Steenbeck Workflow Guide

Overview

This article will cover the basics of how to edit your film using a Steenbeck. Steenbecks are available to be checked out from the DFL Office on the 6th floor of the Ansin building. Feel free to stop by and try out a Steenbeck for hands on experience as it can be tricky to negotiate at first. The DFL staff are always nearby and ready to help during the learning process.

Getting Started

Basics

When you get your film back from being developed you will notice that one side is glossier than the other. The base of the film will be glossy and the emulsion side will be matte. When working with reversal film on the Steenbeck, it is important to remember that the emulsion of the film should be facing towards you. However, if you are working with a negative print you will want the glossy base facing towards you.

When you are working with your film, from rewinding to working on the Steenbeck, you will always want to make sure that the sprocket holes are on the side closest to you. When you take your film to a Steenbeck, the sprockets should be facing down.

When you get your developed film back it will be on a daylight spool. Your film must be transferred to a 2” or 3” core before you use it on a Steenbeck but it must, also, retain the proper orientation (in other words you don’t want your film to run backwards). Refer to the Rewinding Film guide for more information.

What You'll Need

When you come to your editing session, remember to bring extra cores, grease pencils, paper tape, your developed film that has been put on a core, splice tape and leader. In addition, if you are editing sound you will need your recorded mag tape and slug.

Steenbeck Functions

You will notice that all of the Steenbecks that the DFL checks out are slightly different. Each comes with a diagram specific to that Steenbeck that will give you direct instructions on how to thread your film on that machine. However, the Steenbecks all have the same controls and functions.

The Steenbeck in front of you will have one or two monitors and a number of disks that will be used to wind your film and mag through the Steenbeck. The film source and film pick up disks will be closer to the monitor, whilst the mag source and pick up will be closer to you. The machine rollers in the middle of the table will thread your film through the machine. The slider controls the speed at which you wind your film backwards or forwards. The track controls turn different tracks on and off depending upon what you want moving through the machine.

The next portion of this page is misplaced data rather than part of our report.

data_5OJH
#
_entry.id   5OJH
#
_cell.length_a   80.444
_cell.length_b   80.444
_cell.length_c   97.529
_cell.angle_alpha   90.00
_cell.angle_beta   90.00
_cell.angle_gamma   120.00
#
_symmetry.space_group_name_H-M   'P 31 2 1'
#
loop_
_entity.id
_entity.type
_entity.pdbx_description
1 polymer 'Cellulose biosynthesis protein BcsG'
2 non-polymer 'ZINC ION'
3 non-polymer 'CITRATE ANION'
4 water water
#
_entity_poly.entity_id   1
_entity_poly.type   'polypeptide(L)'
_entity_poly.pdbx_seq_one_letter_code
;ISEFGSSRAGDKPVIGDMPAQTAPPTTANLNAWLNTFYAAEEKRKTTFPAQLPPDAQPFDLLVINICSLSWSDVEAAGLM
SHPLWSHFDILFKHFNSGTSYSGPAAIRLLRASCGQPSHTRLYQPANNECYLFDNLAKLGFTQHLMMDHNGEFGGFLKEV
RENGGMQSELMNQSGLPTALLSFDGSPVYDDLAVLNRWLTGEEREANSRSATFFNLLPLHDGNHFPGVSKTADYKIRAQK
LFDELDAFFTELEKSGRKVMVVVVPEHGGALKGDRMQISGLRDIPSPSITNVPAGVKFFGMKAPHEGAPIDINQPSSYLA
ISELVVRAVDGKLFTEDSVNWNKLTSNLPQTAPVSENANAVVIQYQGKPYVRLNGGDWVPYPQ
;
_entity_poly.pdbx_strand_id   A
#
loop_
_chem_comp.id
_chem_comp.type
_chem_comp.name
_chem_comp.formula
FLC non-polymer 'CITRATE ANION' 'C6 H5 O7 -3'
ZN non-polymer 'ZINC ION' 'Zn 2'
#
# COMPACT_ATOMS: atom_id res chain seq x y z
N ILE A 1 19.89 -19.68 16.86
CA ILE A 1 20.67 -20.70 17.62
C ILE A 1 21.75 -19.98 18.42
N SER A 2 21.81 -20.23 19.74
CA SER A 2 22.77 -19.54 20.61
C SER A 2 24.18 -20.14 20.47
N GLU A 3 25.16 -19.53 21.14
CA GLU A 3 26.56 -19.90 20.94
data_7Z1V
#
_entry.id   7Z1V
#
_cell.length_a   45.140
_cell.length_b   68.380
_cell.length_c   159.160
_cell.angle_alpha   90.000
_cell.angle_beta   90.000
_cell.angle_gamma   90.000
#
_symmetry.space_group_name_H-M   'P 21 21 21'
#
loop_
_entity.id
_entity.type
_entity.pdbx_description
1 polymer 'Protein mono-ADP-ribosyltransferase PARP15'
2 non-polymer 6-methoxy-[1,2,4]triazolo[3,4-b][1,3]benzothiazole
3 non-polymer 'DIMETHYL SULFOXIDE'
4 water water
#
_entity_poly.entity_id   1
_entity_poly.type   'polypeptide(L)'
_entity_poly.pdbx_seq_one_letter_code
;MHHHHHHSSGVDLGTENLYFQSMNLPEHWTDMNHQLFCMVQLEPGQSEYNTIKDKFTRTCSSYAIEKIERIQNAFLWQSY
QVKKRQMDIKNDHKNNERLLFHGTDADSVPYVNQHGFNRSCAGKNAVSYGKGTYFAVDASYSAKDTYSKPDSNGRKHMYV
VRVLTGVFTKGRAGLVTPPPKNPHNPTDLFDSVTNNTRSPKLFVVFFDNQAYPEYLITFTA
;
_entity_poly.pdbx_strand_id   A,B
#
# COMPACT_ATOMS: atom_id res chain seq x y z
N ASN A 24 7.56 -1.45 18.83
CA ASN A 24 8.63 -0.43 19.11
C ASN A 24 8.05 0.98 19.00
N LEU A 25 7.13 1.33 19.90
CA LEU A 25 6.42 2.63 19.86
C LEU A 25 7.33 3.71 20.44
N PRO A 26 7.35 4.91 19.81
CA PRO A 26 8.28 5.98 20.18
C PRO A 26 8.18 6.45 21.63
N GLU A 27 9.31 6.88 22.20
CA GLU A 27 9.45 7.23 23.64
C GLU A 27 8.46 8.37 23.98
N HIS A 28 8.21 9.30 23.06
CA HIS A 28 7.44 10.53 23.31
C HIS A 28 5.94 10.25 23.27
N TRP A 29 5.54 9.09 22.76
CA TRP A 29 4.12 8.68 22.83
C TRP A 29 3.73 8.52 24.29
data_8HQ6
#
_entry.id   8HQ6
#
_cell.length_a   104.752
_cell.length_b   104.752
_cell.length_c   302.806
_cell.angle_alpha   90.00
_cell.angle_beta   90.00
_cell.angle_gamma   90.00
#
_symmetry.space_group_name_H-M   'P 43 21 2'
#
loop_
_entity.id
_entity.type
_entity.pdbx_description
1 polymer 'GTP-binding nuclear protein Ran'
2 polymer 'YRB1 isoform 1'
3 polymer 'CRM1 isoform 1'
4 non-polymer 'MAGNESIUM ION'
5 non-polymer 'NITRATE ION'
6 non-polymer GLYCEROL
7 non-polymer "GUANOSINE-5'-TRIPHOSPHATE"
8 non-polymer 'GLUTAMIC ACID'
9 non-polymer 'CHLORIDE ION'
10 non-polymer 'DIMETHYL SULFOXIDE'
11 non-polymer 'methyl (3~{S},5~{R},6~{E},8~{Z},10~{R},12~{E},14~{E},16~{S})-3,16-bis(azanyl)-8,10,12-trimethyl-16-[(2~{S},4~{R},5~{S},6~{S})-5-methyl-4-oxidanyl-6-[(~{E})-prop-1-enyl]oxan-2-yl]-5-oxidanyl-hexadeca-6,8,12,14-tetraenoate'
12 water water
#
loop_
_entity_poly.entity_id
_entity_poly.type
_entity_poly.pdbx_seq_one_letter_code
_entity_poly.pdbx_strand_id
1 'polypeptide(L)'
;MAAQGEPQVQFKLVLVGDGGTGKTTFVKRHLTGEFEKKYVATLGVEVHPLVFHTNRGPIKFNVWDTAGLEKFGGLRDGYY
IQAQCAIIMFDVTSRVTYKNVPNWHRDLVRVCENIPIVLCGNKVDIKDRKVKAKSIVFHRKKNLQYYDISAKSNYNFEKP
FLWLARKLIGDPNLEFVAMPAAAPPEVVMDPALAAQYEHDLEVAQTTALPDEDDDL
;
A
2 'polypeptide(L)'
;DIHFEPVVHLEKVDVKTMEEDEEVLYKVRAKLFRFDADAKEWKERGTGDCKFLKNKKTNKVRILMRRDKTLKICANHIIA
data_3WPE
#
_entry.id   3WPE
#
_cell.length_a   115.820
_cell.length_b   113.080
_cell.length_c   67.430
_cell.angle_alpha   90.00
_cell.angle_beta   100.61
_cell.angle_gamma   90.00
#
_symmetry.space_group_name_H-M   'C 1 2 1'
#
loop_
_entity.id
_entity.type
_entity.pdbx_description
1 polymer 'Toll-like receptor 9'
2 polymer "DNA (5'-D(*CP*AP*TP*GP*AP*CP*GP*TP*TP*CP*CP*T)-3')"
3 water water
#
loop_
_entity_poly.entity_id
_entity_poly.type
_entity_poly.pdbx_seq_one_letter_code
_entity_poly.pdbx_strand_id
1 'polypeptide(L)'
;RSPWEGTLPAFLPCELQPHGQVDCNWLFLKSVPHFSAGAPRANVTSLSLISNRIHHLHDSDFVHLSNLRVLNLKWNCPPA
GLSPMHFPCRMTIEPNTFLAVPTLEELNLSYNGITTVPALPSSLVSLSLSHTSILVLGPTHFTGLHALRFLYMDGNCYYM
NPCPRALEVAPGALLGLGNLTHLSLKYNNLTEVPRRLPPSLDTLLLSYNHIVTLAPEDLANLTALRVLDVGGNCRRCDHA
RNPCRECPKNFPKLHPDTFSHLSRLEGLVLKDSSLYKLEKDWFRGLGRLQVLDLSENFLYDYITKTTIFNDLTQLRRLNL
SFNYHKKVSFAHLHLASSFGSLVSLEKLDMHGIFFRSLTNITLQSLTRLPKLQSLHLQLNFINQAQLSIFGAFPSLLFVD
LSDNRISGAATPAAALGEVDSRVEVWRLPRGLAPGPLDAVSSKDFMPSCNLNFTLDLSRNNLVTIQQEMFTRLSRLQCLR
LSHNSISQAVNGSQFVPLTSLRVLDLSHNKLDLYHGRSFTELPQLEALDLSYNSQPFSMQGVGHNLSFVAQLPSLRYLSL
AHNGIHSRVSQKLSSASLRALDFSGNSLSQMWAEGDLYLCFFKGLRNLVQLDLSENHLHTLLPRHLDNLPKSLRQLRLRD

Under the table attached, on the legs, you will find multiple sliders and switches. The sliders can be used to change the volume of different audio tracks. The switches turn on the Steenbeck, turn on the audio and turn on the picture light. Some of the Steenbecks have brightness dials, you should not need to use these.

Steenbeck Editing

Threading

Although each Steenbeck is threaded different, the tracks will always run from left to right. Place your film on a core onto the film source on the left hand side with the sprockets facing down. Put an empty core on the right hand side on the film pick up. Pull your film across and attach it to the empty core with some paper tape.

When threading through the machine, make sure that there is tension between the rollers. Follow the arrows on the diagrams at each machine to accurately thread your film through. Use the locks in the middle of the machine to lock the sprockets, and therefore film, into the Steenbeck. Press down on the buttons to move them and release to lock into place.

Guillotine Splicers

Guillotine splicers are a major part of editing on a Steenbeck. Learning to cut well will show when your film is projected. The splicer guide goes over marking your film, cutting and splicing your film back together. It, also, discusses how to accurately cut sound.

Head and Tail Leader

You will want to add head and tail leader to your project so that it can be projected cleanly. Leader is spliced to your project the same way that you would splice any other stock onto your film. You will want to do this to the end and beginning of all film and all soundtracks you have. The recommended amount of leader that should be put on the front and back of your leader is two arms lengths or at least 6 feet.

Syncing

The picture and audio tracks can be turned on and off separately using the switches next to the slider. These switches are very useful when syncing tracks together.

The first step in syncing your project is to match up the first frame of picture with the first frame of audio. Find both of these points separately on each track using the switches. Make sure that these points are lined up at the same time on the audio and picture tracks. Once you switch all of your active tracks to on, your film should now be synced and you can move them forwards and backwards together in sync.

Next will need to add a sync beep (or "two pop") on your mag leader on the same frame as the 2 in your academy leader. Both of these should precede the beginning of picture and sound by 2 seconds. When your film is in sync and on the 2 frame, place your 2 pop on the top back of your mag by slightly pulling back the strip from the magnet in the center of the track on the Steenbeck.  

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Once you've done this, you can rewind your film and add sync marks on the leader. Make sure to add any necessary leader before placing sync marks, and keep your sync marks closer to your 2 pop than to the head of the leader.

Draw sync marks ( |X| ) on both tracks so that it is clear to you, your professor and the projectionist where to resync your material.

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Your film should now be synced.